Alumni Profiles

The Peacemaker

On a cold, rainy spring day last year, Cypriot Ambassador to the United States Euripides Evriviades '76 stepped onto the Durham campus for the first time in 28 years. Despite the weather, the homecoming was filled with warmth and powerful memories for the ebullient statesman.

Evriviades had been invited to present his views at a seminar on stability in the Middle East. At the time, the diplomatic buzz was the upcoming referendum on the unification of Cyprus. But, for the moment, Ambassador Evriviades was all about UNH.

"Ask me about UNH," he prompted in an interview before the lecture. "Aren't you going to ask me about UNH?" Clearly, Evriviades was happy to be back. "If you looked inside my body and found my DNA," he stated emphatically, "you would see U-N-H written on it!"

Sponsored by John Rouman, now professor emeritus of classics, Evriviades followed his brother Marios '71 to UNH from Cyprus and witnessed from a distance the 1974 Turkish invasion that split Cyprus into a Greek Cypriot south and a Turkish Cypriot north. Two years later, on a class trip to the United Nations with political science professor David Larson, he met the Cyprus delegation, an encounter that planted the seeds of his diplomatic career. "They were very interested in him," says Larson, who encouraged Evriviades to pursue foreign service.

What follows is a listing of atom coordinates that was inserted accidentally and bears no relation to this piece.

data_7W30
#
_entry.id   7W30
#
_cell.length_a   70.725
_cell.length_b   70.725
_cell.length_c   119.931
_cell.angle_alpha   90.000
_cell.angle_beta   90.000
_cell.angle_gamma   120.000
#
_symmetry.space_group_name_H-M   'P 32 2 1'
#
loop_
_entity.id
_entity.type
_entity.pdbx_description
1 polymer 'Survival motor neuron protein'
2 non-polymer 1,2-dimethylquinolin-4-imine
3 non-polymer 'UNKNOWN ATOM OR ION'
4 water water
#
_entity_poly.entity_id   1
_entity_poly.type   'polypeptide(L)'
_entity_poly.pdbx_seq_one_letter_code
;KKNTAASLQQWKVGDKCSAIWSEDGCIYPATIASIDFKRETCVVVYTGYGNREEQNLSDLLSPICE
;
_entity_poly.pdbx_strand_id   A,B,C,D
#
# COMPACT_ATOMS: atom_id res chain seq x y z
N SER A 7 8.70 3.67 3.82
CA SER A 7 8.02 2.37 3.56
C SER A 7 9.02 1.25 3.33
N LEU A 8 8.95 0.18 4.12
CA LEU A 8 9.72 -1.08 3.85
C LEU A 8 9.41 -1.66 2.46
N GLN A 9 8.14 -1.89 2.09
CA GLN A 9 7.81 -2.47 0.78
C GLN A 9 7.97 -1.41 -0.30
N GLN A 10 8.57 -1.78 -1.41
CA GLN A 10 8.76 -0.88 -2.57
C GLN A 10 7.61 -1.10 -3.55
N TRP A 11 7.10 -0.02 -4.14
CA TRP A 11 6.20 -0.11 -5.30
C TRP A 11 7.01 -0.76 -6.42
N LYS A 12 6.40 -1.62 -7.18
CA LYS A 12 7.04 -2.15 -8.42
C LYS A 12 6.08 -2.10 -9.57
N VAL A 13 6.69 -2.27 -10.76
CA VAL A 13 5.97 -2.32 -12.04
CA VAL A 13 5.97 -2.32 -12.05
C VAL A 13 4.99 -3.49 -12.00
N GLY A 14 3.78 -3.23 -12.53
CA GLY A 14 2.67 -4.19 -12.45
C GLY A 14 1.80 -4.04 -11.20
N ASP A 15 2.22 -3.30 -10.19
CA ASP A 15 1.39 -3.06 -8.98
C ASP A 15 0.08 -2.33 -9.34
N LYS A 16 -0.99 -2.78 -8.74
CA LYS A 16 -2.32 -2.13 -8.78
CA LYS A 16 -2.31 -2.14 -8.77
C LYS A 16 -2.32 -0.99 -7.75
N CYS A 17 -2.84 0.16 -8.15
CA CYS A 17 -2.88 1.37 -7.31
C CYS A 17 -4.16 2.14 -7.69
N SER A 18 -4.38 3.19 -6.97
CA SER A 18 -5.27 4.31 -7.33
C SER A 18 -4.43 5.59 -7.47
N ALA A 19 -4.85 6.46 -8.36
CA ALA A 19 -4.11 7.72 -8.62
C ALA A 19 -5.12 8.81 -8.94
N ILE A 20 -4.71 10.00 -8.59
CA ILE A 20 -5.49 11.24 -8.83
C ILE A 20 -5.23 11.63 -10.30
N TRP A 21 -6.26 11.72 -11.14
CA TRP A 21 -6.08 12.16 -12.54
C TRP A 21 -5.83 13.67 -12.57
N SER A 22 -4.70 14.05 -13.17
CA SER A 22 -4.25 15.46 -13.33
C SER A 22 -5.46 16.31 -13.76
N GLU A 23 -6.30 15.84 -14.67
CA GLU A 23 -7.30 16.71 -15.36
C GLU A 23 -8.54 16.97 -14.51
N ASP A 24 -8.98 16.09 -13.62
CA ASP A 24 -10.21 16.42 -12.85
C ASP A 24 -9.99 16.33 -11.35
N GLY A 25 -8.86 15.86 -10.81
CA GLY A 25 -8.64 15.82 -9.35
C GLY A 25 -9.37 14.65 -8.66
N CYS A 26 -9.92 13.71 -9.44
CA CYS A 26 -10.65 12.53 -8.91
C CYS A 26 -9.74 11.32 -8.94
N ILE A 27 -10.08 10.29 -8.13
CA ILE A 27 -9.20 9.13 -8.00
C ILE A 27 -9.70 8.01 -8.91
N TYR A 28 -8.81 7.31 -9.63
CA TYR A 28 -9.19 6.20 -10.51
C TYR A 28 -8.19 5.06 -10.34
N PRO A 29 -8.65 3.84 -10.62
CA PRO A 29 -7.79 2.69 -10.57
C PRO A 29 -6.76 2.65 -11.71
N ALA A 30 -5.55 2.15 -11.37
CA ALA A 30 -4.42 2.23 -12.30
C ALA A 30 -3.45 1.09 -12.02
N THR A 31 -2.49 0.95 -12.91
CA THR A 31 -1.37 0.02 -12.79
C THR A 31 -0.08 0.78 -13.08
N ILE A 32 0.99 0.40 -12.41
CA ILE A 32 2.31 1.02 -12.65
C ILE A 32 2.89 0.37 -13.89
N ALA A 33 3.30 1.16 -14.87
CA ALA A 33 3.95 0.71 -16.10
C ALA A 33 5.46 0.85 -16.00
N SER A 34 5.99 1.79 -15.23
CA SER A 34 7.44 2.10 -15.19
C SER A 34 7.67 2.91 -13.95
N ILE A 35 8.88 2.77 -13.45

Today, as the Cypriot ambassador to the United States, Evriviades works tirelessly to seek solutions to the conflicts that surround his island nation. The failure of the April 24, 2004, referendum to unite the island was a huge disappointment, but the accession of Cyprus into the European Union one week later brought with it possibilities for improved relations, he thinks. Evriviades believes Cyprus can "serve as a bridge by bringing Europe closer to the region and by fostering a new atmosphere of cooperation over conflict and security over instability."

Evriviades is in a unique position to assess the region's politics. He has served in the Cypriot embassies in Libya, Russia, Germany, Israel and the Netherlands. In his current job, he also serves as ambassador to Canada, Guyana, Jamaica, the Bahamas and Barbados.

Evriviades sees a global world in which faraway conflicts are everyone's business and terrorism threatens us all. The only solution, he says, is "a comprehensive engagement of diplomacy to address the roots of the conflict. We must tackle this problem at its core and pursue policies of engagement and multilateral management, rather than relying so heavily on military force."

So what role can a 3,500-square-mile island play in this drama? It is all about geography, says Evriviades. "There is a lot to be said about geographic proximity to zones of stability, peace and economic prosperity." From his seat in Washington and through his global travels, Evriviades will be an integral part of these shifting and dramatic world issues. At the same time, he will keep an eye on the small New Hampshire town where he found his career. And he will still cheer for the Wildcats.

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